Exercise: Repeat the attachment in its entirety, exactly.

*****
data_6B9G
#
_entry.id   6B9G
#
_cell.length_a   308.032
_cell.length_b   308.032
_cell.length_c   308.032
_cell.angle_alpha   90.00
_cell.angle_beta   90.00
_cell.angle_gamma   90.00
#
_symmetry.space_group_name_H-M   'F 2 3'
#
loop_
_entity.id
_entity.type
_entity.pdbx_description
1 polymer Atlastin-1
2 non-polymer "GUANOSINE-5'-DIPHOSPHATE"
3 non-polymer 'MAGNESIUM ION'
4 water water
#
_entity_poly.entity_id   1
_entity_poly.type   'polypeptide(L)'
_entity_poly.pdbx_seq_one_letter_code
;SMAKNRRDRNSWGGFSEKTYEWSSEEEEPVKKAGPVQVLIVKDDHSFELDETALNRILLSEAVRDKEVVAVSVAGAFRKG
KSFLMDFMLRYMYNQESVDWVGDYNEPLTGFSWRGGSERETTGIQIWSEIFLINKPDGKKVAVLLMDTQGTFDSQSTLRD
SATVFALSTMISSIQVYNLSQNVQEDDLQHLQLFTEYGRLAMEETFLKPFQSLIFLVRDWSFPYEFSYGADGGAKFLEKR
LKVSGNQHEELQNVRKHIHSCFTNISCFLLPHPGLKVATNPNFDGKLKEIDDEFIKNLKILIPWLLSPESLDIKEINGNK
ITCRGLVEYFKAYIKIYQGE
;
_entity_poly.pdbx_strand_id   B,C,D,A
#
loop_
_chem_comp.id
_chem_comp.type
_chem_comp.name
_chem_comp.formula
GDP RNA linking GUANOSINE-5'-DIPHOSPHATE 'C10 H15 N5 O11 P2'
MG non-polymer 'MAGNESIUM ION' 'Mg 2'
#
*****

data_6B9G
#
_entry.id   6B9G
#
_cell.length_a   308.032
_cell.length_b   308.032
_cell.length_c   308.032
_cell.angle_alpha   90.00
_cell.angle_beta   90.00
_cell.angle_gamma   90.00
#
_symmetry.space_group_name_H-M   'F 2 3'
#
loop_
_entity.id
_entity.type
_entity.pdbx_description
1 polymer Atlastin-1
2 non-polymer "GUANOSINE-5'-DIPHOSPHATE"
3 non-polymer 'MAGNESIUM ION'
4 water water
#
_entity_poly.entity_id   1
_entity_poly.type   'polypeptide(L)'
_entity_poly.pdbx_seq_one_letter_code
;SMAKNRRDRNSWGGFSEKTYEWSSEEEEPVKKAGPVQVLIVKDDHSFELDETALNRILLSEAVRDKEVVAVSVAGAFRKG
KSFLMDFMLRYMYNQESVDWVGDYNEPLTGFSWRGGSERETTGIQIWSEIFLINKPDGKKVAVLLMDTQGTFDSQSTLRD
SATVFALSTMISSIQVYNLSQNVQEDDLQHLQLFTEYGRLAMEETFLKPFQSLIFLVRDWSFPYEFSYGADGGAKFLEKR
LKVSGNQHEELQNVRKHIHSCFTNISCFLLPHPGLKVATNPNFDGKLKEIDDEFIKNLKILIPWLLSPESLDIKEINGNK
ITCRGLVEYFKAYIKIYQGE
;
_entity_poly.pdbx_strand_id   B,C,D,A
#
loop_
_chem_comp.id
_chem_comp.type
_chem_comp.name
_chem_comp.formula
GDP RNA linking GUANOSINE-5'-DIPHOSPHATE 'C10 H15 N5 O11 P2'
MG non-polymer 'MAGNESIUM ION' 'Mg 2'
#